So, I'm flipping between my desire for healthy, like-minded friendships, and the knowledge that a large portion of folks are rather cantankerous or narcissistic (ala the movies Gran Torino or About a Boy) and that community and friendships are sometimes valuable even with the crazies in our world.

I'm getting involved, slowly with groups and activities where the values are akin to mine - some at my UU church which holds dear a lot of sustainability values - and as I go, it's a bit rocky in that I'm finding folks with whom I thought I'd love to hang out with have ahem! "issues" that concern me. You know, drinking or other recreational substances that I'm just not into, so I completely understand all the comments in this thread. And I know I'm not perfect and have my own issues, so I know I can't write people off and be a hermit, either.

 
Jocelyn Campbell
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Wait. How 'bout ideas, kind of like Paul's list of what worked for him? You might have things centered around kids, or with folks who like to drink or are cantankerous, but just opening things up can make a shift...it might not happen at the event, but maybe something will come together after that....

The sustainability or permaculture groups are great, though in rural areas like Marina's they just might not be there.

Church groups are another option - even if you're not religious - because they are long-standing community groups.

Potlucks.

Canning parties.

Craft parties, like Leah is hosting.
(Someone at my church hosted a craft party to encourage folks to make things for the holidays instead of buying things--far better than a cookie exchange if you ask me! And she's hosting a lantern making party this month, too.)

Tree city party--my sister hosted a potluck for her L.A. suburban block to sign up for free trees (forgot the exact program name).

Seed exchanges.

Movie or game nights.

What else can folks come up with?

 
Jennifer Smith
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I sometimes run an ad on craigslist..."WTT horse back riding/lessons for goods or services"

So far lots of talkers but few takers.
 
Jami McBride
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It's great to remember to reach out to those we don't identify with normally as you have done Marina with your older lady friend.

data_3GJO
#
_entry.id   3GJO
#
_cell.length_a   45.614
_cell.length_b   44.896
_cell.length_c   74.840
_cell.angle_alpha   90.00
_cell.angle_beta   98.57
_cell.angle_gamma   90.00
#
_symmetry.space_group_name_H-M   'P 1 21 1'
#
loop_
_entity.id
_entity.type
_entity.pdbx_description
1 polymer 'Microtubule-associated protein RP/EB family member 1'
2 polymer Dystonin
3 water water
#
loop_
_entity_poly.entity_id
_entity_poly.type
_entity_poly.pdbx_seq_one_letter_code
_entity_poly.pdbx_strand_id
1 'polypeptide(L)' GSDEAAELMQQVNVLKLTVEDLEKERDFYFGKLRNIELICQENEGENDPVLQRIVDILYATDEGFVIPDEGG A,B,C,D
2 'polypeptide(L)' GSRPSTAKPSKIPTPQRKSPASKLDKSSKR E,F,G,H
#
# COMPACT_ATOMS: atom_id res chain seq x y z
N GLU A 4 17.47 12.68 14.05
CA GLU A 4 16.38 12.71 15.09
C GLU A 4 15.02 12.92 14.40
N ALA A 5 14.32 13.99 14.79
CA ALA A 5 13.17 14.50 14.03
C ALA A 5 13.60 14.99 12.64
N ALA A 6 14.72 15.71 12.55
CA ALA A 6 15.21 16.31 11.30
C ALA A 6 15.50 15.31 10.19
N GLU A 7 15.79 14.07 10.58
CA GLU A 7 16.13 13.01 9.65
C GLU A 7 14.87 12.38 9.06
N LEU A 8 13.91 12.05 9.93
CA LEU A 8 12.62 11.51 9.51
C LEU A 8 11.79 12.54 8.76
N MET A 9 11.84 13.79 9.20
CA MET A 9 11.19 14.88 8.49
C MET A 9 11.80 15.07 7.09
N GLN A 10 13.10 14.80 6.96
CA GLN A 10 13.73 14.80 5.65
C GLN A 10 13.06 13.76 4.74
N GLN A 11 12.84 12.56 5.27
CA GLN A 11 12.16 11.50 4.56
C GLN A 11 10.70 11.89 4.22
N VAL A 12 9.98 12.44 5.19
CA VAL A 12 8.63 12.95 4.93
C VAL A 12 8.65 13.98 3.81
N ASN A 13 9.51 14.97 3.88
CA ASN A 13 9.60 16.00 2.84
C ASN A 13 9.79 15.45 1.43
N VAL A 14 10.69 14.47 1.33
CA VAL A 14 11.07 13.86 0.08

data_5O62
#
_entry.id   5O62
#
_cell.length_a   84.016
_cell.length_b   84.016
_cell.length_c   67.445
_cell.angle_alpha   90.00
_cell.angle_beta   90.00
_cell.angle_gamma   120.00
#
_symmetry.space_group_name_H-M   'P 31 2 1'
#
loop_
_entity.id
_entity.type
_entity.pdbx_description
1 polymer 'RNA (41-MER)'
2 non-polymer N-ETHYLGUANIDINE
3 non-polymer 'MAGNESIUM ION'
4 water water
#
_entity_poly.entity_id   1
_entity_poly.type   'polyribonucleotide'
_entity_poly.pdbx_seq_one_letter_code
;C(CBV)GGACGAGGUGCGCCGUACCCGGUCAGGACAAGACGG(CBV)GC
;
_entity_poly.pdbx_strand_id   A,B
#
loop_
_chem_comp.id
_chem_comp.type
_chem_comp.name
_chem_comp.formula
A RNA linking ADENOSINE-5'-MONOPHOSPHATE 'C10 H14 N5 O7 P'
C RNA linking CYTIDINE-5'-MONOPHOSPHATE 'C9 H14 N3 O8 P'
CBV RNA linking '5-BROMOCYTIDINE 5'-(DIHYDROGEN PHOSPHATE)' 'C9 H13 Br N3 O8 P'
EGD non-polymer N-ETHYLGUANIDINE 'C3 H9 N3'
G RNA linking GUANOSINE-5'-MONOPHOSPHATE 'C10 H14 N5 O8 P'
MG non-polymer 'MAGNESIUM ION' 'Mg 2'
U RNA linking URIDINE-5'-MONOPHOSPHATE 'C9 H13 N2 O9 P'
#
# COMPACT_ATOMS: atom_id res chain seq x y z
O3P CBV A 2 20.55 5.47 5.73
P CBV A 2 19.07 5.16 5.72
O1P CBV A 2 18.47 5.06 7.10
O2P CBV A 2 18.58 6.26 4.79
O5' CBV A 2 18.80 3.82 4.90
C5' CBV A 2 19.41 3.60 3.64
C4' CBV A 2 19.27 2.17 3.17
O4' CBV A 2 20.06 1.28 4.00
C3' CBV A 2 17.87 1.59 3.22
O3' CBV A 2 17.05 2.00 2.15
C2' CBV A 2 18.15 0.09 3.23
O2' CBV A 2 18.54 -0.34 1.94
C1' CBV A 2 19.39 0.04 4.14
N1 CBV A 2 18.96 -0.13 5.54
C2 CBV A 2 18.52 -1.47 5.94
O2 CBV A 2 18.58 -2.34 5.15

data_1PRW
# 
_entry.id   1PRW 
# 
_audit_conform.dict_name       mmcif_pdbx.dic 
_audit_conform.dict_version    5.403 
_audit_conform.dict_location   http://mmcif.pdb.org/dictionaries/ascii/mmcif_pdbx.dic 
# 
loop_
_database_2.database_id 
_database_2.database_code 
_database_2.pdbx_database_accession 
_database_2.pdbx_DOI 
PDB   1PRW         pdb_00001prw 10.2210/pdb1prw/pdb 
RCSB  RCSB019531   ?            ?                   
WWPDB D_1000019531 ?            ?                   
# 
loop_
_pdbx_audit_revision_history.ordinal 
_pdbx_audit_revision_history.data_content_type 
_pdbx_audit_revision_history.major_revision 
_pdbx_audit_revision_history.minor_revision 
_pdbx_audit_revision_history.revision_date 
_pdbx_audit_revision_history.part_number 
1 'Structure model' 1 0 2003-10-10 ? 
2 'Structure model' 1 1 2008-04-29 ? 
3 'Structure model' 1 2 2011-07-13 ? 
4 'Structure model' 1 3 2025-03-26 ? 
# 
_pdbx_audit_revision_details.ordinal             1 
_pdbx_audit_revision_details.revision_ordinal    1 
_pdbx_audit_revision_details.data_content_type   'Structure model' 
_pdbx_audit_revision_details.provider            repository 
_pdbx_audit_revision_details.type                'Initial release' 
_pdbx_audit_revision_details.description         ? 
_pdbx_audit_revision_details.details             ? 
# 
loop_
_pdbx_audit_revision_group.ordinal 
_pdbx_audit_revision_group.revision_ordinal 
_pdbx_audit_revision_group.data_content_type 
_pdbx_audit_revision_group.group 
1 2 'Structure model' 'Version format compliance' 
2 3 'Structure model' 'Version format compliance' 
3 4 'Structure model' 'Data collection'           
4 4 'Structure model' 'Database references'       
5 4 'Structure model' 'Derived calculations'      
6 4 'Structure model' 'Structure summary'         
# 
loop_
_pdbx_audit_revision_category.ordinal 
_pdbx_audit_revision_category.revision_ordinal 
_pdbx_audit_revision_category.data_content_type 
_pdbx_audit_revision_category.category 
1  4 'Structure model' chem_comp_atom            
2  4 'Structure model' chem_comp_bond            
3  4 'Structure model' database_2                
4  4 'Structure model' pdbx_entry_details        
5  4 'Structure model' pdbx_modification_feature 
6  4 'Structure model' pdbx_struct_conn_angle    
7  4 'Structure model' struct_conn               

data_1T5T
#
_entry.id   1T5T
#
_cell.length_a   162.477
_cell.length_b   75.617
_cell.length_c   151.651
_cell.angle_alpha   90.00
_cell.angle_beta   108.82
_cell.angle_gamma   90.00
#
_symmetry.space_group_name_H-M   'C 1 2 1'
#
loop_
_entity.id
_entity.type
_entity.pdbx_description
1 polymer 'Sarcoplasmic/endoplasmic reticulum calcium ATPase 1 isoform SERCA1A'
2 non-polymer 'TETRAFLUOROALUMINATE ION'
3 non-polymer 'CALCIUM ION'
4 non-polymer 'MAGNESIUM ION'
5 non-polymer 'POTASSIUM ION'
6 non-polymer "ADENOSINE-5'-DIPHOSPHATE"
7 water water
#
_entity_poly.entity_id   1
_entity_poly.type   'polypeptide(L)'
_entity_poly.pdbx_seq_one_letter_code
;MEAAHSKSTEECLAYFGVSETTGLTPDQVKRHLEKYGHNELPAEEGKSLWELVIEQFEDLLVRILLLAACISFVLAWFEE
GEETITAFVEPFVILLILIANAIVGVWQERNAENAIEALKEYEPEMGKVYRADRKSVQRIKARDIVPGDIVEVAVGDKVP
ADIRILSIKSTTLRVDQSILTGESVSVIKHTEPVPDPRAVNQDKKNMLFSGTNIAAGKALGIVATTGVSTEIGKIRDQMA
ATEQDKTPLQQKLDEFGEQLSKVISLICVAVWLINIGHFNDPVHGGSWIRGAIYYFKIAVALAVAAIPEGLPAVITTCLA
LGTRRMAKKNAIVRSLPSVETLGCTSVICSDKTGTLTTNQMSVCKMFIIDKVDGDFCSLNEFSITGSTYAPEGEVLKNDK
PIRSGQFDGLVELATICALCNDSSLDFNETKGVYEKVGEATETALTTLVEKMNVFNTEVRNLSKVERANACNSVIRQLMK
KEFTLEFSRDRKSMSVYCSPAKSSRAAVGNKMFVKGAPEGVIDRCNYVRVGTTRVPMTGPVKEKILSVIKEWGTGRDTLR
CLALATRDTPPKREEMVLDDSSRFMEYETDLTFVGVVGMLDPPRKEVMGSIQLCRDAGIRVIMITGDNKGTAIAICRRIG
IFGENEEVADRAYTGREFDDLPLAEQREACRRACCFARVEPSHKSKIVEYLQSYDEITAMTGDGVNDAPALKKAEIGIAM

I find it very hard to make close friends as all my acquaintances are married.  There is some kind of barrier between those matted and those not that I can't put into words.  But when I didn't have kids and would run into single gals making good 'friends' was much easier.  It has felt almost impossible running in the groups I do now because everyone is married. 

When I worked, I was great friends with a few of the girls in our department.  We were tight at work and girl outings, but they would never include me with their husbands for say a dinner or group activity.  This was a real shock to me, as I never restricted people in areas of my life. 

So it is good to mingle, reach out to people in different stages than we are in life - who knows where a friend might be found.

Marina - were you saying I should start a homeschool thread, or something else?  I'm not sure what you were suggesting.


 
Kathleen Sanderson
Posts: 985
Location: Near Klamath Falls, Oregon
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Jennifer Smith  "listenstohorses" wrote:
I sometimes run an ad on craigslist..."WTT horse back riding/lessons for goods or services"

So far lots of talkers but few takers.


Wish you were closer, as I'd take you up on that -- if you were willing to work with my autistic daughter, and willing to take eggs/goat milk in trade, or I could do sewing for you.... I'd like to get her into a therapeutic riding program, and so far there isn't one around here.  We don't have enough land to keep a horse, or I'd do it myself (I used to have horses, but it's been a long time ago, now).

Kathleen
 
                    
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Jami- Uhm, it seemed like several people here expressed a wish that their homeschooling activities designed to socialize children could be used to enhance their parents social lives as well?  I think a thread talking about how to go about doing that could be fun. 

I have more to say but we're actually cleaning and organizing the garage today..... back to work! 
 
Pat Maas
Posts: 194
Location: McIntosh, NM
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I had to chuckle when reading the responses to the original post. Please don't take that wrong! )